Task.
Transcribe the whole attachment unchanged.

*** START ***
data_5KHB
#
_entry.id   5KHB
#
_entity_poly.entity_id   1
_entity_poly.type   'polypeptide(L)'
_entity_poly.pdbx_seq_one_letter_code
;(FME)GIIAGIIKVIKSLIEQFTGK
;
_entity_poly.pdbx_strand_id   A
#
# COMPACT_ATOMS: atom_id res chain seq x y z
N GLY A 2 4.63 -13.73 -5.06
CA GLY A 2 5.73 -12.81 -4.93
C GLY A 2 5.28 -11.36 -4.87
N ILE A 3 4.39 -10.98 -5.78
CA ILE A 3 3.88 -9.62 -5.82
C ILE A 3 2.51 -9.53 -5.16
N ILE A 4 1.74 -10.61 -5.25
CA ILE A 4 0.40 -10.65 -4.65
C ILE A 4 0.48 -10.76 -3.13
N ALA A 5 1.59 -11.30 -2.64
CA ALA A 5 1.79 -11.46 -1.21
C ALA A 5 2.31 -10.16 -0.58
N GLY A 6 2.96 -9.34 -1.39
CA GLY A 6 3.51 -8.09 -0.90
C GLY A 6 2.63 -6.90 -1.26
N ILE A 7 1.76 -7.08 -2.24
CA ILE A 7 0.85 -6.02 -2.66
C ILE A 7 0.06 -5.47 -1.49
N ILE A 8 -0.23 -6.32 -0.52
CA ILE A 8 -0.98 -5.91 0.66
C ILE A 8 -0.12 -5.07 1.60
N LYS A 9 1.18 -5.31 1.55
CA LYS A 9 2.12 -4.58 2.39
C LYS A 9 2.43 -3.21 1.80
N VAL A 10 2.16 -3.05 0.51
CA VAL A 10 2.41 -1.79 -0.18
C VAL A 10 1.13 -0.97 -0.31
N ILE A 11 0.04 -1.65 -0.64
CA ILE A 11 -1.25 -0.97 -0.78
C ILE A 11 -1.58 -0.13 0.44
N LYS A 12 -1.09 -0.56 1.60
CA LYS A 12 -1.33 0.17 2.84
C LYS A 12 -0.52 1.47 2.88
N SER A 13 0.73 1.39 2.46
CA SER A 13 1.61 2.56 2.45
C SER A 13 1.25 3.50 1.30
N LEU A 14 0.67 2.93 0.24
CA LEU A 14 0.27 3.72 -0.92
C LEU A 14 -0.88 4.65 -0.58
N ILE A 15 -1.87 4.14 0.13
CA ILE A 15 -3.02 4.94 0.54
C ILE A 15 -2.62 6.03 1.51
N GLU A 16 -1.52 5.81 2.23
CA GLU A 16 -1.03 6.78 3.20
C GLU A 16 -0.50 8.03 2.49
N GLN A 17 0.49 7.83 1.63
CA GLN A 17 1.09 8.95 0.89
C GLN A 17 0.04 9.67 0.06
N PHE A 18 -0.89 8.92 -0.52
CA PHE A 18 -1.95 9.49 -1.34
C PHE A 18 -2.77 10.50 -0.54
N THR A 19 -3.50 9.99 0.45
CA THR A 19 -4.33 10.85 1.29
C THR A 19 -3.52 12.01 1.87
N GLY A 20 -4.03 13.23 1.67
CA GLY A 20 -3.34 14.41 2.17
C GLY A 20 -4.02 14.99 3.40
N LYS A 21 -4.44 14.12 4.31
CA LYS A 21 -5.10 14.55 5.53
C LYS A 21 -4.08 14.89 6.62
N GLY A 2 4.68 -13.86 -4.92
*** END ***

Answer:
data_5KHB
#
_entry.id   5KHB
#
_entity_poly.entity_id   1
_entity_poly.type   'polypeptide(L)'
_entity_poly.pdbx_seq_one_letter_code
;(FME)GIIAGIIKVIKSLIEQFTGK
;
_entity_poly.pdbx_strand_id   A
#
# COMPACT_ATOMS: atom_id res chain seq x y z
N GLY A 2 4.63 -13.73 -5.06
CA GLY A 2 5.73 -12.81 -4.93
C GLY A 2 5.28 -11.36 -4.87
N ILE A 3 4.39 -10.98 -5.78
CA ILE A 3 3.88 -9.62 -5.82
C ILE A 3 2.51 -9.53 -5.16
N ILE A 4 1.74 -10.61 -5.25
CA ILE A 4 0.40 -10.65 -4.65
C ILE A 4 0.48 -10.76 -3.13
N ALA A 5 1.59 -11.30 -2.64
CA ALA A 5 1.79 -11.46 -1.21
C ALA A 5 2.31 -10.16 -0.58
N GLY A 6 2.96 -9.34 -1.39
CA GLY A 6 3.51 -8.09 -0.90
C GLY A 6 2.63 -6.90 -1.26
N ILE A 7 1.76 -7.08 -2.24
CA ILE A 7 0.85 -6.02 -2.66
C ILE A 7 0.06 -5.47 -1.49
N ILE A 8 -0.23 -6.32 -0.52
CA ILE A 8 -0.98 -5.91 0.66
C ILE A 8 -0.12 -5.07 1.60
N LYS A 9 1.18 -5.31 1.55
CA LYS A 9 2.12 -4.58 2.39
C LYS A 9 2.43 -3.21 1.80
N VAL A 10 2.16 -3.05 0.51
CA VAL A 10 2.41 -1.79 -0.18
C VAL A 10 1.13 -0.97 -0.31
N ILE A 11 0.04 -1.65 -0.64
CA ILE A 11 -1.25 -0.97 -0.78
C ILE A 11 -1.58 -0.13 0.44
N LYS A 12 -1.09 -0.56 1.60
CA LYS A 12 -1.33 0.17 2.84
C LYS A 12 -0.52 1.47 2.88
N SER A 13 0.73 1.39 2.46
CA SER A 13 1.61 2.56 2.45
C SER A 13 1.25 3.50 1.30
N LEU A 14 0.67 2.93 0.24
CA LEU A 14 0.27 3.72 -0.92
C LEU A 14 -0.88 4.65 -0.58
N ILE A 15 -1.87 4.14 0.13
CA ILE A 15 -3.02 4.94 0.54
C ILE A 15 -2.62 6.03 1.51
N GLU A 16 -1.52 5.81 2.23
CA GLU A 16 -1.03 6.78 3.20
C GLU A 16 -0.50 8.03 2.49
N GLN A 17 0.49 7.83 1.63
CA GLN A 17 1.09 8.95 0.89
C GLN A 17 0.04 9.67 0.06
N PHE A 18 -0.89 8.92 -0.52
CA PHE A 18 -1.95 9.49 -1.34
C PHE A 18 -2.77 10.50 -0.54
N THR A 19 -3.50 9.99 0.45
CA THR A 19 -4.33 10.85 1.29
C THR A 19 -3.52 12.01 1.87
N GLY A 20 -4.03 13.23 1.67
CA GLY A 20 -3.34 14.41 2.17
C GLY A 20 -4.02 14.99 3.40
N LYS A 21 -4.44 14.12 4.31
CA LYS A 21 -5.10 14.55 5.53
C LYS A 21 -4.08 14.89 6.62
N GLY A 2 4.68 -13.86 -4.92